When in doubt, I like to start by asking questions—so I figured I’d share :). Don’t feel the need to answer them all; instead, ask and see which evoke answers that surprise or inspire. Happy writing!

52 Questions to Ask Your Villain

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Friday, April 15, 2011

Writing Your Character’s Thoughts: 3rd Person Limited POV

On Wednesday, I wrote about the importance of showing your characters’ thoughts in your writing—especially your main character’s thoughts—and gave examples for a first person point-of-view narrative. But what about third person narrators? How do you portray a character’s thoughts here without a constant stream of “he thought this” and “she thought that”? Here are some ideas…


Read more »

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Wednesday, April 13, 2011

Writing Your Character’s Thoughts

iStock_000016072830Large Character thoughts are a powerful tool for any fiction writer—but one that many don’t, well, think about. What can you accomplish by writing your character’s thoughts? For starters, you can:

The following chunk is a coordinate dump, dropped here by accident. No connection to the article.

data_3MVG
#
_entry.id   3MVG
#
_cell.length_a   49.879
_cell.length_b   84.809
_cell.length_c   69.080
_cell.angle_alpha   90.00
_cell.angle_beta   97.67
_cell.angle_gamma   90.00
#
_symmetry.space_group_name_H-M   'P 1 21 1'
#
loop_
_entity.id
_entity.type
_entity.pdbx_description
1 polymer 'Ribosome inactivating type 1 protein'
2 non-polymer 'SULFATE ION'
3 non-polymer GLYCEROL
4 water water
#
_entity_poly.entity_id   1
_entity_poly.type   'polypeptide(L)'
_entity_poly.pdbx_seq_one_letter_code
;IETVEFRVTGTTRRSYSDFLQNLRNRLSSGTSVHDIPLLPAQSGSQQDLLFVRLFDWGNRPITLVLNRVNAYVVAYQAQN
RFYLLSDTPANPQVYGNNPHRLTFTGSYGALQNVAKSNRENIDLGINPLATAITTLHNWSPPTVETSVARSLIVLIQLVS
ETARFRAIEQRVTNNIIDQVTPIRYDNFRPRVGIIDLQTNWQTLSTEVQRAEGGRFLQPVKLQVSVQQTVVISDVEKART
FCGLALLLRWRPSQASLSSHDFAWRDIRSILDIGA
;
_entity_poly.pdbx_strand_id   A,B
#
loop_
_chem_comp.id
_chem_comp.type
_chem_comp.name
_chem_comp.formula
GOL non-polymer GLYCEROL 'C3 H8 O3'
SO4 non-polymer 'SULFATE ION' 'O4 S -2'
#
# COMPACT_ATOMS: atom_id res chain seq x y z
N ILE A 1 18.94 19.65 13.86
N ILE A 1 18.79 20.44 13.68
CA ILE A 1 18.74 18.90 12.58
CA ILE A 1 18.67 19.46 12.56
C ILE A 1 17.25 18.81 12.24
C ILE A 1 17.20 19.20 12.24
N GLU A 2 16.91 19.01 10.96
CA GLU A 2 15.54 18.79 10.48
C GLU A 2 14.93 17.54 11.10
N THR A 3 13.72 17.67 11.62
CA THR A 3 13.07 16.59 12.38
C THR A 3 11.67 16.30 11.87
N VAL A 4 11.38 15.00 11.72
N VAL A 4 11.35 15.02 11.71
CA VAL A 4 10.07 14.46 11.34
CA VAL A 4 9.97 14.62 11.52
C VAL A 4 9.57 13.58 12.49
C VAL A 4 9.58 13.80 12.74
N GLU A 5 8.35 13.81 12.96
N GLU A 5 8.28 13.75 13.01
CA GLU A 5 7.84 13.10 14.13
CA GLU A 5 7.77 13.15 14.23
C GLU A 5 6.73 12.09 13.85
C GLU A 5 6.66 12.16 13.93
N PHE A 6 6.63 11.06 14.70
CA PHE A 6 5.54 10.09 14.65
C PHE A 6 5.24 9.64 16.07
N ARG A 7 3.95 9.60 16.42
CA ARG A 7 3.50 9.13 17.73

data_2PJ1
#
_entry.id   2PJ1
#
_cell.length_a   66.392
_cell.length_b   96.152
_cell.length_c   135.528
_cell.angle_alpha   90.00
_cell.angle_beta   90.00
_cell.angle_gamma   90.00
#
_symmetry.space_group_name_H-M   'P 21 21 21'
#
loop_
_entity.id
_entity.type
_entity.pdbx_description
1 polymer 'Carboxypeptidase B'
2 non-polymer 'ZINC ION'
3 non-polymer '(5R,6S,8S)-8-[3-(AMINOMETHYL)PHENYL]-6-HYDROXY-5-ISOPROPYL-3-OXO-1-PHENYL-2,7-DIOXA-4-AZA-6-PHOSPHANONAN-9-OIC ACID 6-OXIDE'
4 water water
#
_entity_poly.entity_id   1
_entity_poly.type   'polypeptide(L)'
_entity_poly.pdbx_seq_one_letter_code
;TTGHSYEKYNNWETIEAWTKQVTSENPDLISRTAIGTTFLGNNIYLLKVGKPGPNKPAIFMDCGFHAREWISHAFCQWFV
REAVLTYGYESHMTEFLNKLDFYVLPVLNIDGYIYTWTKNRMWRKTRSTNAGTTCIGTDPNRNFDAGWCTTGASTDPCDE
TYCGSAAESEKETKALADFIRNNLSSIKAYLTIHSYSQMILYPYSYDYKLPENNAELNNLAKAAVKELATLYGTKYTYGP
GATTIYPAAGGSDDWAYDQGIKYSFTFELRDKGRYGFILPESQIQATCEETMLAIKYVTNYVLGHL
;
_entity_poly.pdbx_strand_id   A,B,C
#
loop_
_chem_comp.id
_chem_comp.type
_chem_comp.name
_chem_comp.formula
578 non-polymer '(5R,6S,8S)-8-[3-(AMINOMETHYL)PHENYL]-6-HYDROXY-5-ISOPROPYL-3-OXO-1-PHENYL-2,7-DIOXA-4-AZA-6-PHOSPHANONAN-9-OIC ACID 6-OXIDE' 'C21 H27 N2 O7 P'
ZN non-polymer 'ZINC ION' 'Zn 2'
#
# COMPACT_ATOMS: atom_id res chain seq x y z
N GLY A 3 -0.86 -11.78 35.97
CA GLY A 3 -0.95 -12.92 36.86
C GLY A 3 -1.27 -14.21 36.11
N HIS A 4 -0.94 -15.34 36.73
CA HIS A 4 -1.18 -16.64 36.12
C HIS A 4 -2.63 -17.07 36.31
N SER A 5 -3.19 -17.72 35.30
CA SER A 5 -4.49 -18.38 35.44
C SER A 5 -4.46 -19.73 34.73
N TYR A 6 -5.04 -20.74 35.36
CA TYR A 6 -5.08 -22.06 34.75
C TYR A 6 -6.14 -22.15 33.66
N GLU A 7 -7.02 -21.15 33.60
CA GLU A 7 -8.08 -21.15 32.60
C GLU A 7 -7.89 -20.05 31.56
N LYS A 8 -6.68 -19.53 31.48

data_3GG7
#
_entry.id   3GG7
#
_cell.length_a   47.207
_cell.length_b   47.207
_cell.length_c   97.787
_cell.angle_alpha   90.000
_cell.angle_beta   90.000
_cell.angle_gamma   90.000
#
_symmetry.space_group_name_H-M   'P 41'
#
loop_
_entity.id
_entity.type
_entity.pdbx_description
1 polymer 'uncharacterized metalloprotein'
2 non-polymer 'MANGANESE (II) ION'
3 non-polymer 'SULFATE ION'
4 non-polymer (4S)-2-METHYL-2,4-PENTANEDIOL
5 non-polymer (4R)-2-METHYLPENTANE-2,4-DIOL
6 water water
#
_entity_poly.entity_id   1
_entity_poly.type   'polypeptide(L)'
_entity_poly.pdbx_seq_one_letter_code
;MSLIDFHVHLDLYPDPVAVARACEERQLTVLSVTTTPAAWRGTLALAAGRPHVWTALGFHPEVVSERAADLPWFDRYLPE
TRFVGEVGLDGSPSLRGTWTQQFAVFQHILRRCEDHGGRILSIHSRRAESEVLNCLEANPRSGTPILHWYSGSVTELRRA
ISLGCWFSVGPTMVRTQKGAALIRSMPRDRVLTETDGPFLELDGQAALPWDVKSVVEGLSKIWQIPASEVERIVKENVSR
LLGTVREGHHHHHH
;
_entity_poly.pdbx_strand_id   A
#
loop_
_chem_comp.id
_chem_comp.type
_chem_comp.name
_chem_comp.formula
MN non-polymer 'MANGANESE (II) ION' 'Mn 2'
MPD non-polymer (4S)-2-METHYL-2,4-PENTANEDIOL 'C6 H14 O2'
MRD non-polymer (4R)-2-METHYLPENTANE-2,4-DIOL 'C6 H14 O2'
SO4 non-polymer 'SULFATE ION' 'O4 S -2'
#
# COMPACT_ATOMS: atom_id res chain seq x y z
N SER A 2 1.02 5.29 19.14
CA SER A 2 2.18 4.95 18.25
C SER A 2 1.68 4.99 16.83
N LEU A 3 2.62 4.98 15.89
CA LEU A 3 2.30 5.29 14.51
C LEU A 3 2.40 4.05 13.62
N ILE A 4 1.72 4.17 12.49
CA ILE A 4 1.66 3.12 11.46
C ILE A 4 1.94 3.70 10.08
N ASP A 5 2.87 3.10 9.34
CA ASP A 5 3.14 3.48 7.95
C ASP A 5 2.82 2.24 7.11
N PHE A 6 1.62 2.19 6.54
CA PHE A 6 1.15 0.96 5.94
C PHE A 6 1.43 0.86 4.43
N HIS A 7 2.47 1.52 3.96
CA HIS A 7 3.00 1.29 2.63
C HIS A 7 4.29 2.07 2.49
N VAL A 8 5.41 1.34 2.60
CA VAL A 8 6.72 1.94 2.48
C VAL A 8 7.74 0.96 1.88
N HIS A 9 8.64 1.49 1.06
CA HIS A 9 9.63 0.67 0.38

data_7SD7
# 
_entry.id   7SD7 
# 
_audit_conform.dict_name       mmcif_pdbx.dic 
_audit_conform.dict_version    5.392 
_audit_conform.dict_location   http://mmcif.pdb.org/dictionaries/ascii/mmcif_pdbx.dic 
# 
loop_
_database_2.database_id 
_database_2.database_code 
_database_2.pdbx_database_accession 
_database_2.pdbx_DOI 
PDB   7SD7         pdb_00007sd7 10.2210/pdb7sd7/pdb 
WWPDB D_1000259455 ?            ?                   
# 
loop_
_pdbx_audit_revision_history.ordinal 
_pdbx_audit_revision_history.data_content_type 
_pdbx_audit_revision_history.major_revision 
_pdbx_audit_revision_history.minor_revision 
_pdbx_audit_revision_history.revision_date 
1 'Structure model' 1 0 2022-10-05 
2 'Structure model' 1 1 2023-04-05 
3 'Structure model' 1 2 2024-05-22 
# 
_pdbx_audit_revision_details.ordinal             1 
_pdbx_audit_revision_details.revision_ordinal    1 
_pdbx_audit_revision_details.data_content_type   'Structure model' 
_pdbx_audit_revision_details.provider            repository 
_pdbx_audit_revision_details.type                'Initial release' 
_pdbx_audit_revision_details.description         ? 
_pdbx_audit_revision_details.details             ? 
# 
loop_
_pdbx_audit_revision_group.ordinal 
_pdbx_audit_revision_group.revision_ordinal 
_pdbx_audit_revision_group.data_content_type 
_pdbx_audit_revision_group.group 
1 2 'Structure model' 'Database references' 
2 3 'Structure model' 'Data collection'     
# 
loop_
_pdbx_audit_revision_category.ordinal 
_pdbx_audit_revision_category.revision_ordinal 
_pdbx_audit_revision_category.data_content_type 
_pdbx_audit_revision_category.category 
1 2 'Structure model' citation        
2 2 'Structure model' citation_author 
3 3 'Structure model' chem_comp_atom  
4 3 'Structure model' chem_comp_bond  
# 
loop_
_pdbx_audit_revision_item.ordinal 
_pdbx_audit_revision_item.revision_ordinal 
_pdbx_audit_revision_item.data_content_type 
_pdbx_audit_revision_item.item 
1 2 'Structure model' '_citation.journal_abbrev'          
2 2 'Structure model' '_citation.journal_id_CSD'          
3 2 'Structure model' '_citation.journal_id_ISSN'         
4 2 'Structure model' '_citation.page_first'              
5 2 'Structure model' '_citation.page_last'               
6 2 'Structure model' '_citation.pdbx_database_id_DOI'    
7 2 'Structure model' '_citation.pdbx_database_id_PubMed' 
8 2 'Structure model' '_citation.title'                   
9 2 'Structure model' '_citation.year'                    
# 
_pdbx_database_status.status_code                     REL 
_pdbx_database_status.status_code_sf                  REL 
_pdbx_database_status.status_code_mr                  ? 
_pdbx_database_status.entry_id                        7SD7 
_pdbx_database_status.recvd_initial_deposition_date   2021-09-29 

• Introduce problems or worries
  • Explore relationships
  • Expose insecurities
  • Show the logic that drives a decision
  • Illustrate bias
  • Develop the character’s voice

Great, you say, but how do I do those things? It depends on your chosen point of view. Here are some examples for writing in first person—I’ll have some third person limited examples for you on Friday.

Read more »

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Monday, April 11, 2011

More Thoughts on Voice

Thanks for such a great discussion last week on voice, what it means, and how to find it! Blogging friend Charissa Weaks was inspired to write more on the topic on her blog in the post “The Difference Between Voice, Style and Tone.”

Here’s a taste:


Why is this such a vague area?  Well...because there is no specific definition for it, so everyone defines it in their own way - which is exactly what I'm about to do!

After Googling around I came across several articles about voice and style and tone.  Some people see the trio as separate entities and others see style and tone as a part of voice.